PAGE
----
By Biz Carson for Business Insider – San Francisco may be known for its fog, but the city wants to turn the sunny days it does get into power for its buildings. The San Francisco Board of Supervisors on Tuesday unanimously passed legislation that would require new construction that is shorter than 10 floors to install solar panels or solar water heaters on top of both new residential and commercial buildings.

Activist 'Squatters' Take Over Home Near Gray's Arrest A Year Later

Local activists have taken over an abandoned home across the street from where Freddie Gray was arrested. (Lloyd Fox / Baltimore Sun)

By Catherine Rentz for The Baltimore Sun – A coalition of activists has claimed a vacant red brick rowhouse at the site of Freddie Gray’s arrest, though the city has marked the home for demolition and says it’s not the activists’ to use. The self-described squatters say they want to use what they call the “Tubman House” — named after the underground railroad organizer Harriet Tubman — as a hub to organize food gardens and giveaways, host community cookouts and orchestrate art and occupational training courses, mainly for residents in and around neighboring Gilmor Homes.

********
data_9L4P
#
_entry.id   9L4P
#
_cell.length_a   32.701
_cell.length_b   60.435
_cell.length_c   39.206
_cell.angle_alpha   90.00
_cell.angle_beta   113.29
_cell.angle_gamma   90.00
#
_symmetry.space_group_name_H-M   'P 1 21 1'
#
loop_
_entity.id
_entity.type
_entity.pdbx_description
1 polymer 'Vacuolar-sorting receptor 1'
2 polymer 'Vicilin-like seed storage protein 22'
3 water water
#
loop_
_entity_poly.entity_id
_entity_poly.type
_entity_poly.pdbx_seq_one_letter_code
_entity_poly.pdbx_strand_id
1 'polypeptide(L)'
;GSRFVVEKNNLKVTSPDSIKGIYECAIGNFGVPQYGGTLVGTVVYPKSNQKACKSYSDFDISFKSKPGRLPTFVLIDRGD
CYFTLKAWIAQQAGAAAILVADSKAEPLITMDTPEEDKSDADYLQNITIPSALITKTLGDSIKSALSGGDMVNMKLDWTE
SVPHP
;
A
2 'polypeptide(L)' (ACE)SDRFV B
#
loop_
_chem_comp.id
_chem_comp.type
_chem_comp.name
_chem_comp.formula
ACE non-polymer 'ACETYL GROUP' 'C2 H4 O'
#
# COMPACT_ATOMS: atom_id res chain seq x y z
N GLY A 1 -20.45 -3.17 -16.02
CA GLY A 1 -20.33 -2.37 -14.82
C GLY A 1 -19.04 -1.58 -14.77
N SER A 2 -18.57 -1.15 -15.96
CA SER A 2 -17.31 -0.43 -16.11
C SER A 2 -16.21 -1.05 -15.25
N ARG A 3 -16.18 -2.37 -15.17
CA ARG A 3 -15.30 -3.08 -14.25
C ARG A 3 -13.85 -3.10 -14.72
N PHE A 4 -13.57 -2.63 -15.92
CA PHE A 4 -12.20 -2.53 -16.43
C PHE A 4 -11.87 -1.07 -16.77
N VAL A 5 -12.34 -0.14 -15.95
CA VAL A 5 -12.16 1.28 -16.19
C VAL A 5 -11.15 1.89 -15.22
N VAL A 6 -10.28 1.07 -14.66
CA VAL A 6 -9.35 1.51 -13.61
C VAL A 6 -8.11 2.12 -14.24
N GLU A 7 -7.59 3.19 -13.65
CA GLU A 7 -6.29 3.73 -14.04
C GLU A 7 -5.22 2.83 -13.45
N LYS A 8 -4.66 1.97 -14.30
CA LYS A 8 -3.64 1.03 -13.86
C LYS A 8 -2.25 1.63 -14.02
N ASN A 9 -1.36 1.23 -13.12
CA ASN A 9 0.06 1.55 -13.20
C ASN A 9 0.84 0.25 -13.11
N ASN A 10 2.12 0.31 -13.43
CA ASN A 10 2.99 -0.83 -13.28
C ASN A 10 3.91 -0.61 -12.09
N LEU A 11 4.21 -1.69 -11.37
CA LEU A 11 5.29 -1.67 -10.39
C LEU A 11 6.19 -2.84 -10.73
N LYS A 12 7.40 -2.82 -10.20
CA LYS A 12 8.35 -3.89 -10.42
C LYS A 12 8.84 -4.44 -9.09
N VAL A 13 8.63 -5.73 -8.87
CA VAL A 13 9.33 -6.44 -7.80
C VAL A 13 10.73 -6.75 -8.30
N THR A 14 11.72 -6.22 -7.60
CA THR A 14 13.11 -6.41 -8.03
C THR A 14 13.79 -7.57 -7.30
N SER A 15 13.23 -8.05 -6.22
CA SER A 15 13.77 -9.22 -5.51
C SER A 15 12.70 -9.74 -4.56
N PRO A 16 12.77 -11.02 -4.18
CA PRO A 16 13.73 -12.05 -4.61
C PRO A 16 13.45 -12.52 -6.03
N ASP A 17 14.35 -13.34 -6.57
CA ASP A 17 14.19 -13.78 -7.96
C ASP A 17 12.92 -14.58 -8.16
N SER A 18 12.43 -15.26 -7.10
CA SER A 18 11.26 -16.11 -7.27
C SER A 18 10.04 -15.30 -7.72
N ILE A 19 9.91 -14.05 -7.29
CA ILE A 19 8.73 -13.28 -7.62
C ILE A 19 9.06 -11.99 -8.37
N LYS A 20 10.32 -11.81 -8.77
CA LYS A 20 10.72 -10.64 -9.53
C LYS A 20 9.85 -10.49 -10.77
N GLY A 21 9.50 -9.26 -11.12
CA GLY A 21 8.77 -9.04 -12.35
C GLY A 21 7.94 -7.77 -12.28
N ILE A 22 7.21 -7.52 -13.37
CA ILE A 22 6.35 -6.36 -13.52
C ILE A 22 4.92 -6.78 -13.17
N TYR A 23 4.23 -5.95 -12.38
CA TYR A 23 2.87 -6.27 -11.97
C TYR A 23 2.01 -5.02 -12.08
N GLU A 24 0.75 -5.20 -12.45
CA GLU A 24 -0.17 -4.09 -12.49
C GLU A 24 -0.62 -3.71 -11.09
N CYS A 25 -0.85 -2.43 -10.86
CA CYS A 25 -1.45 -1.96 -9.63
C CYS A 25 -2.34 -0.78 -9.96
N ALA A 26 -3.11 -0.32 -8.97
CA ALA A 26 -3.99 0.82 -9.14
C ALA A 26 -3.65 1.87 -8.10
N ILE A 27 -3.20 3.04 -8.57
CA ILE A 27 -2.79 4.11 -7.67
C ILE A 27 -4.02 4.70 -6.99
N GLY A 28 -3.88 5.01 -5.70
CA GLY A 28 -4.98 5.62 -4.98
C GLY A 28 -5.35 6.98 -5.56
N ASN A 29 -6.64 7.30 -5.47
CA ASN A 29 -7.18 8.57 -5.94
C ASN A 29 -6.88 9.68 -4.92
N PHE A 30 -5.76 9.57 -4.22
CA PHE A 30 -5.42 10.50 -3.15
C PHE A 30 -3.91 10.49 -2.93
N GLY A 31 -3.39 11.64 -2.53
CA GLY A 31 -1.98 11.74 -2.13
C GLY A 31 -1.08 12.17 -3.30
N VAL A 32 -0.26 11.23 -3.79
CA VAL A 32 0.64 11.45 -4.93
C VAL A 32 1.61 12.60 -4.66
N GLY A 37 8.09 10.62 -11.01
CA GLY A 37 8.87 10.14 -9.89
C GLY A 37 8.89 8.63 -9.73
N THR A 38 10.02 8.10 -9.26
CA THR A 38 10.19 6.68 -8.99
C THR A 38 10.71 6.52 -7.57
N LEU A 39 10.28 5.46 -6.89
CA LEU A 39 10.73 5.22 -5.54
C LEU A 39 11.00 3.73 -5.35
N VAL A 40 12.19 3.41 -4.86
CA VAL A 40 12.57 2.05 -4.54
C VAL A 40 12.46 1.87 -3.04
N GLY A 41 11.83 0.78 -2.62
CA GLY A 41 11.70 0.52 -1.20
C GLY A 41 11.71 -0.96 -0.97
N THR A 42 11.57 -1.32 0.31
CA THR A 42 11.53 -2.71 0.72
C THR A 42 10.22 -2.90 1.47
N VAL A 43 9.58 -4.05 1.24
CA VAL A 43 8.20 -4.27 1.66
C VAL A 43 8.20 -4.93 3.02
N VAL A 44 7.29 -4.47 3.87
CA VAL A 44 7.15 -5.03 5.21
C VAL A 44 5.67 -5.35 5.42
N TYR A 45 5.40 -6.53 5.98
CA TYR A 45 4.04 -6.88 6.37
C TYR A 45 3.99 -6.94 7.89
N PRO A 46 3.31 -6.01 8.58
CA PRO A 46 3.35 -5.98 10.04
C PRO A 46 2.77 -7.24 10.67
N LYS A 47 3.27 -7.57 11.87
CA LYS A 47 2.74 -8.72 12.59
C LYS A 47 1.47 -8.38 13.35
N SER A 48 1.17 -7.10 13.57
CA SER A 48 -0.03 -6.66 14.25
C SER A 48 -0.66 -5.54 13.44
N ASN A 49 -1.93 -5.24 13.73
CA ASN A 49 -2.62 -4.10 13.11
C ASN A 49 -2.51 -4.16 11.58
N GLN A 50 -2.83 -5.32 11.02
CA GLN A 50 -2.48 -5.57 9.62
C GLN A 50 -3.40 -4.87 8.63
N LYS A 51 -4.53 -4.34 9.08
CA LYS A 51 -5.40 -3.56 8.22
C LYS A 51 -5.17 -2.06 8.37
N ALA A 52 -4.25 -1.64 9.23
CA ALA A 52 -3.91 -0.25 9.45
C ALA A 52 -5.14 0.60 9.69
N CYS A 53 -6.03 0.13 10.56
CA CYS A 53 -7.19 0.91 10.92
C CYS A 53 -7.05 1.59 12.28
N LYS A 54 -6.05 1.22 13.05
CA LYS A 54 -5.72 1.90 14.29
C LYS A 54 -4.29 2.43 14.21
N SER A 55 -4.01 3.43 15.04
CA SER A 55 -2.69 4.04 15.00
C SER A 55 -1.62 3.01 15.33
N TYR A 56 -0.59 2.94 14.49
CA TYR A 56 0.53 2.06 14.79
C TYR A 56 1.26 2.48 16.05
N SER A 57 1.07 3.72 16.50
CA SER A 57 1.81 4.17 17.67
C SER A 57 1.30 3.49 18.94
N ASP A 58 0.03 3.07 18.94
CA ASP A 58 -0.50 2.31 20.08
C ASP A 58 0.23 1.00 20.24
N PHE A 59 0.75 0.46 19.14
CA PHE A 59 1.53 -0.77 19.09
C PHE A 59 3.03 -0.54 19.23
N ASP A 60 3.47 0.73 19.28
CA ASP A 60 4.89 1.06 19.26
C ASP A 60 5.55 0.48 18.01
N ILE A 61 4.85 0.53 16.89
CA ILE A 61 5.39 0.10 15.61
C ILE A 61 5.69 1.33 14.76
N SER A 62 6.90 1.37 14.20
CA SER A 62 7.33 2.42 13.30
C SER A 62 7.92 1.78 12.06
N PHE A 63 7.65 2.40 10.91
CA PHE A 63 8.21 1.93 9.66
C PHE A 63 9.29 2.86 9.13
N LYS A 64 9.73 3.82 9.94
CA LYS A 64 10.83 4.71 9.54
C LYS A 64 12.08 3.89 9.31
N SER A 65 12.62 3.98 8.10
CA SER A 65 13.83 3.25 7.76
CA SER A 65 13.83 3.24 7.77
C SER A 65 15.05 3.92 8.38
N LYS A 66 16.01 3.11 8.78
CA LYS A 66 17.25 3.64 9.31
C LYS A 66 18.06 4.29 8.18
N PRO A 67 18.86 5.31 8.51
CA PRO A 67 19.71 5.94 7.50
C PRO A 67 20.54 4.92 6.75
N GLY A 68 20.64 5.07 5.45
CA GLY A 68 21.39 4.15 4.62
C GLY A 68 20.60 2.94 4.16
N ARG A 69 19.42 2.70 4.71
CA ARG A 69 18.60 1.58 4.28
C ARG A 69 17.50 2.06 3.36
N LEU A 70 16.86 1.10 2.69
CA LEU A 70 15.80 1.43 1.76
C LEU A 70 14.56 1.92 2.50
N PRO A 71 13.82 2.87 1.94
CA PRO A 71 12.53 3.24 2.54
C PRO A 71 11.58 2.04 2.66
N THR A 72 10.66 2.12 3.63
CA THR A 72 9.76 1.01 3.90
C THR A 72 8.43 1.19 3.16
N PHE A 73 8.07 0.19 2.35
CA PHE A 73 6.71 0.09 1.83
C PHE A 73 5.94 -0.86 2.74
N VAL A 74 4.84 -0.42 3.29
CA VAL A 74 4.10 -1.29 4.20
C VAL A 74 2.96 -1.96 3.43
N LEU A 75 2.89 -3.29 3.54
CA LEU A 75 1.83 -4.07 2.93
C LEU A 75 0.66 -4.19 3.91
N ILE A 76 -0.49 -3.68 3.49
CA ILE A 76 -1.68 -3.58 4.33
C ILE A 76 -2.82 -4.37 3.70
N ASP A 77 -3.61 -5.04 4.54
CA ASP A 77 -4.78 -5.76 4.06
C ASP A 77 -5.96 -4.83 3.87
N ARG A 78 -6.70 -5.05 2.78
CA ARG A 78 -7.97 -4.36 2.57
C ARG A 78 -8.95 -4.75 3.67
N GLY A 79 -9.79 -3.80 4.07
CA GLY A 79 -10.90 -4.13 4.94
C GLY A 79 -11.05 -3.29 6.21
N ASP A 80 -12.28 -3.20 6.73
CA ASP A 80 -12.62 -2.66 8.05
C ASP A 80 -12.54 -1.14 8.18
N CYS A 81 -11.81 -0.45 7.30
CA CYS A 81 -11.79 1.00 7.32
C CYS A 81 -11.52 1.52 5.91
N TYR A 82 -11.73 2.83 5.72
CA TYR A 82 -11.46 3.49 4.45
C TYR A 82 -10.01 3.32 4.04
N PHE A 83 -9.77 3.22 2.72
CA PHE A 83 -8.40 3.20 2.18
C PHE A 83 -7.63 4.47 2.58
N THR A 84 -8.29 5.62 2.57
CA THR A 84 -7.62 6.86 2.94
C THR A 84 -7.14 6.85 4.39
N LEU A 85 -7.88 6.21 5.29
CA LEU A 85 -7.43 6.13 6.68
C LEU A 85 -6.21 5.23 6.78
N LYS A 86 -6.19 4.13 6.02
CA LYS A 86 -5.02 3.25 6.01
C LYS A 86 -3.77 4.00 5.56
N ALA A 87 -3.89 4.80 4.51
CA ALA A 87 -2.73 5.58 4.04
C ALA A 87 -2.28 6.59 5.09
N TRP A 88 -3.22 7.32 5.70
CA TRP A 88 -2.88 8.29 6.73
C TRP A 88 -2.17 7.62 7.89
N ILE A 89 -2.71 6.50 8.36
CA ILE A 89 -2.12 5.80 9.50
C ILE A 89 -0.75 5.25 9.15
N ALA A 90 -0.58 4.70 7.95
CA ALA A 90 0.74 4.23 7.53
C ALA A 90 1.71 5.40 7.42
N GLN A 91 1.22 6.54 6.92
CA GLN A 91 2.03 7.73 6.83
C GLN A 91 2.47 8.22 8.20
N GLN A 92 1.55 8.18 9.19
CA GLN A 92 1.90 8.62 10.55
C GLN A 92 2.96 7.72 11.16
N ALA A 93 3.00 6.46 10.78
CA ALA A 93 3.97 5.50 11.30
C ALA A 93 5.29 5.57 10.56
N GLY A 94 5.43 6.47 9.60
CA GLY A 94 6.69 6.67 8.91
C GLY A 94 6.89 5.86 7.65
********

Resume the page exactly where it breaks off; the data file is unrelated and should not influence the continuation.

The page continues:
Protests, Lease Sales Coming To Louisiana After Flooding

Screen Shot 2016-03-16 at 11.27.58 AM

By Julie Dermansky for Desmog – Walter Unglaub never thought flooding would threaten the carriage house he rents in St. Tammany Parish, Louisiana. It is on a bluff 30 feet above the Bogue Falaya River, in an area that is not considered a flood zone. But that didn’t stop a flash flood from forcing Unglaub to swim for his life to get to higher ground awaiting rescue last Friday. “No one is safe from extreme weather,” Unglaub told DeSmog on Sunday when he returned to sort through his belongings to see what, if anything, was salvageable.